While some folks really are thoughtless and don't think before they speak, it is also true that many well-meaning individuals have yet to experience a significant loss, so they really don't know what grief feels like, or how to respond, or what to say. They aren't deliberately trying to hurt us. When we encounter such people in the future, we can choose to bear with them, we can enlighten them about what we know of grief, or we can look to others who are more understanding to find the empathy and support we need -- such as the fellow mourners we would find in a grief support group (whether that is "in person" or online).

I truly believe that online grief discussion groups offer each of us a rich opportunity to share and to learn from one another what really helps and what hurts, so that through our own grief we can educate others who have yet to walk on this path -- and in the process, we can grow more compassionate toward one another. After all, none of us is immune from loss, and sooner or later we're all going to find ourselves on this difficult journey called grief, whether we want to be here or not. As my friend and colleague Deirdre Felton has written, "Sorrow is a matter of taking turns. This year it's yours. Next year it may be you setting the table for someone else who feels they cannot cope."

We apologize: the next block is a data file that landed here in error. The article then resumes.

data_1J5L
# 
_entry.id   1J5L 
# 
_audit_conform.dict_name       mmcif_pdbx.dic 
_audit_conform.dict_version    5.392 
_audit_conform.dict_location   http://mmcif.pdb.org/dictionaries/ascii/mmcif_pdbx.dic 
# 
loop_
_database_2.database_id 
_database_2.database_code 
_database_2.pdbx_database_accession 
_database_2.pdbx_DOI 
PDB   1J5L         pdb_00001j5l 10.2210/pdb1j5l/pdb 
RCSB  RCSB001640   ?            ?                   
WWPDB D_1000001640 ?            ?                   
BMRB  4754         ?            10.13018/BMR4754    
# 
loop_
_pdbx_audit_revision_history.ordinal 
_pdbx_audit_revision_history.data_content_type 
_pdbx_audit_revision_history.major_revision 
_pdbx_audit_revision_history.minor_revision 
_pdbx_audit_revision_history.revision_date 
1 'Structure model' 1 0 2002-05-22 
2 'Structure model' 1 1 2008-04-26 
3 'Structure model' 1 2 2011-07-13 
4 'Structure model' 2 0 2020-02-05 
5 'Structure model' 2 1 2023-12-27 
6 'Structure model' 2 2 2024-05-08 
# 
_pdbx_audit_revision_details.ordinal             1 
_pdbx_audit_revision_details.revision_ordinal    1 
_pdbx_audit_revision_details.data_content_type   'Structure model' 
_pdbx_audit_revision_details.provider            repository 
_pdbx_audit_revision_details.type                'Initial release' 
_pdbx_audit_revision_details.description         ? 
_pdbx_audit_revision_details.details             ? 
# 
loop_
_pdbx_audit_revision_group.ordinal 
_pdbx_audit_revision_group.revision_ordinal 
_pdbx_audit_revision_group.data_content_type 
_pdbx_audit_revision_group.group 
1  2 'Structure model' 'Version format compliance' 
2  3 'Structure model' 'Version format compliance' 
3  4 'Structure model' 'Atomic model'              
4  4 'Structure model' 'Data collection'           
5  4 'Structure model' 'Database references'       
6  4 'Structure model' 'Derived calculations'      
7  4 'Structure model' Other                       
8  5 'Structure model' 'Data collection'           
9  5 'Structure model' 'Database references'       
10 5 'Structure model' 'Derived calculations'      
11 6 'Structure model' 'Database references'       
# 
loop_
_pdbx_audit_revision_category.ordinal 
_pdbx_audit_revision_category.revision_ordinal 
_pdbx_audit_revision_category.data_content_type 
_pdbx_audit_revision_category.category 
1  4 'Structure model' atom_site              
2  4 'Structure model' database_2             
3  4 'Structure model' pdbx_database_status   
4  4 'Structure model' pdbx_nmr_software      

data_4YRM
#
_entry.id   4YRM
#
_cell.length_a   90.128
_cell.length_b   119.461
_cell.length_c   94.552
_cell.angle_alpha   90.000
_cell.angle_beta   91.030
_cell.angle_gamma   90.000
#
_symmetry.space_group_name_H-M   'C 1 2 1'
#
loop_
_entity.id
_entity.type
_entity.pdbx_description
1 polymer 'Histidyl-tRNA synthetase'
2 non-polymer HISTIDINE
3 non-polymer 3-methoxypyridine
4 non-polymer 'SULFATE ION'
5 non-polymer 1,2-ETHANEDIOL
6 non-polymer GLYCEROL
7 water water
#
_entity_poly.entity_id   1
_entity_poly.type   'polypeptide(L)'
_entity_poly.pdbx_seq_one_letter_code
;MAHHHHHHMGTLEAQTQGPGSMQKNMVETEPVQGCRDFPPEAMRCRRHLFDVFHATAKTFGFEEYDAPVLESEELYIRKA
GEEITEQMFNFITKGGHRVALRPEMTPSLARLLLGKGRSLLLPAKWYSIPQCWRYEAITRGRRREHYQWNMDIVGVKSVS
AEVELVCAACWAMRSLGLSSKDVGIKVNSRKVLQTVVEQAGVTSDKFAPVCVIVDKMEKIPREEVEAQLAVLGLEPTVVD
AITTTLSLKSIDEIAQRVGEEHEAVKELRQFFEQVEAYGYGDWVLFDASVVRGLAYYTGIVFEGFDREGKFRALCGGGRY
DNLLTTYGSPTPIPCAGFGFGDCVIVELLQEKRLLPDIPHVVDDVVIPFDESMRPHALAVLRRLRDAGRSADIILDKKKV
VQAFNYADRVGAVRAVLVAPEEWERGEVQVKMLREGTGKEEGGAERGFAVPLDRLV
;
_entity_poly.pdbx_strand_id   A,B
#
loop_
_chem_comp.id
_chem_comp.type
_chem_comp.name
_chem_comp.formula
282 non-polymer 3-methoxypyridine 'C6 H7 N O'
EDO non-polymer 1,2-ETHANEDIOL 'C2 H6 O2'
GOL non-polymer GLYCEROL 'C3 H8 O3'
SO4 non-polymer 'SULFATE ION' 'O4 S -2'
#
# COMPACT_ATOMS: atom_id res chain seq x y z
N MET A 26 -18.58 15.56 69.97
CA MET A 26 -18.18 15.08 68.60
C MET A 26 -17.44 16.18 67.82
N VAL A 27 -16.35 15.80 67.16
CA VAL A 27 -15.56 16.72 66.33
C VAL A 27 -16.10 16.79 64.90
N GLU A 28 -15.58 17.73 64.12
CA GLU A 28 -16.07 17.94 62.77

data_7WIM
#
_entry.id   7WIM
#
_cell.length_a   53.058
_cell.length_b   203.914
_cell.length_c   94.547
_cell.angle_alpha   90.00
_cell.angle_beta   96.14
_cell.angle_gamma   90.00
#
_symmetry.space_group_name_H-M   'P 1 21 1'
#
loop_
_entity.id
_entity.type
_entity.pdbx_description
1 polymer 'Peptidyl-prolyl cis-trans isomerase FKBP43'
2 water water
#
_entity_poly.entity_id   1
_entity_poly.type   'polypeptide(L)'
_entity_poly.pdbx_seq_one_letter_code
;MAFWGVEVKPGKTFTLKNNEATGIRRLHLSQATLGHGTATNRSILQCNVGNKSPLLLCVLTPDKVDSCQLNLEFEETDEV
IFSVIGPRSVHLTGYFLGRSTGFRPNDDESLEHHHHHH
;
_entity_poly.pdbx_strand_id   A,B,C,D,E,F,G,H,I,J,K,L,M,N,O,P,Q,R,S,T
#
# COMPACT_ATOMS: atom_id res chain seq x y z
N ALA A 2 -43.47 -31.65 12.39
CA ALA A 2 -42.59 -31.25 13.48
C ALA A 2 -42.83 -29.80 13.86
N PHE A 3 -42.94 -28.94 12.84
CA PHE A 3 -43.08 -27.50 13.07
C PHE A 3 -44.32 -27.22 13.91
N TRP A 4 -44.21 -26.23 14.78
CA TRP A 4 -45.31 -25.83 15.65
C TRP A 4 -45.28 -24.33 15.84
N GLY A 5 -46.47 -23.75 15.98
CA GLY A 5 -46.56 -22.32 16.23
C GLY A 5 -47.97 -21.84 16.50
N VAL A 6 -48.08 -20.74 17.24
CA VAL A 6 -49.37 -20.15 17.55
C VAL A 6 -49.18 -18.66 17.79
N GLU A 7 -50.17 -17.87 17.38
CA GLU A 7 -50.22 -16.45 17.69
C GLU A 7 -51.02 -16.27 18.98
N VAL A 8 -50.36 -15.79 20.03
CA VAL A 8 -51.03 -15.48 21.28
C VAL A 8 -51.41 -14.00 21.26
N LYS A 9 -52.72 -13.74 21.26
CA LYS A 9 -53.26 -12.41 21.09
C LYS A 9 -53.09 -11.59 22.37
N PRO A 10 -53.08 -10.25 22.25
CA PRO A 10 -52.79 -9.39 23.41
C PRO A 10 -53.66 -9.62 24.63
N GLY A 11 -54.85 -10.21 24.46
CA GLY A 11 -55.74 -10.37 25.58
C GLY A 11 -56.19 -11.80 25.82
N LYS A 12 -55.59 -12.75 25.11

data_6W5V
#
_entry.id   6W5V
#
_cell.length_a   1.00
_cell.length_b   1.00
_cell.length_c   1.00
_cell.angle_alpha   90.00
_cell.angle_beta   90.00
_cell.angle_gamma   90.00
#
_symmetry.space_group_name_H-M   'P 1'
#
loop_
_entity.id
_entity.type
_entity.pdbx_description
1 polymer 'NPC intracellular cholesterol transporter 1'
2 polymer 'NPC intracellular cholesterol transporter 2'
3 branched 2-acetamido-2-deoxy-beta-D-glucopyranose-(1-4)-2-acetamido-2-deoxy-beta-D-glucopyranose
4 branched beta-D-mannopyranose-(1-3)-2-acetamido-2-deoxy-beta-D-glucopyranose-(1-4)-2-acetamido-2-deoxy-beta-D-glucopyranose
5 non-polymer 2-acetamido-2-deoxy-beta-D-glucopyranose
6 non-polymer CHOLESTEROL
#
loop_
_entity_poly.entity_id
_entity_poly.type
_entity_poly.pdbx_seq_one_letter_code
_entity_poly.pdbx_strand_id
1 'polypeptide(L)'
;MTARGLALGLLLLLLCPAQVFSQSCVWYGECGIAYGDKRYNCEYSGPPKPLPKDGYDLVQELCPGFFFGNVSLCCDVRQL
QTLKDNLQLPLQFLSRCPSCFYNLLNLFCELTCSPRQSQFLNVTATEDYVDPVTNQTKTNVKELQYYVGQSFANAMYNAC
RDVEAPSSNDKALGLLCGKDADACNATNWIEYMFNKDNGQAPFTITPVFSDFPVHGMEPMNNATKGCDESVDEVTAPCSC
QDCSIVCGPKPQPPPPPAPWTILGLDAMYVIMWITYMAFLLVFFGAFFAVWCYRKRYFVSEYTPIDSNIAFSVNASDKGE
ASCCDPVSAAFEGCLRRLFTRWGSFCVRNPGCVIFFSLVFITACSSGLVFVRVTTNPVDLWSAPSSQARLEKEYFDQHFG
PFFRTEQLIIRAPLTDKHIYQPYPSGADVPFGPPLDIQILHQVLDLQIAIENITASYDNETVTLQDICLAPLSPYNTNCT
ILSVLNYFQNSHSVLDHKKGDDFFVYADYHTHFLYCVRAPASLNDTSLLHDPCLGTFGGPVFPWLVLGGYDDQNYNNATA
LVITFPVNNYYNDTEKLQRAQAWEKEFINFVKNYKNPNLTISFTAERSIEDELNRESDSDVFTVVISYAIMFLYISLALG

Elisabeth Kübler-Ross said it this way: "If you truly want to grow as a person and learn, you should realize that the universe has enrolled you in the graduate program of life, called loss."

If loss is the "graduate program of life" and we are all enrolled, may we share with one another what we have learned along the way, and be as much teachers as we are students.

Unfortunately, I don't think there is any way that we can immunize ourselves against the insensitivity we may encounter from other people when we are in mourning. It may help to know that eventually the rawness and vulnerability you're feeling right now will ease, and the day will come when the thoughtless, trivializing comments you may hear from others will not hurt as much. In the meantime, know that your deep sense of loss is a natural response to the death of your beloved brother. Your grief is a legitimate manifestation of your attachment and your love, and you don't have to explain that to anyone.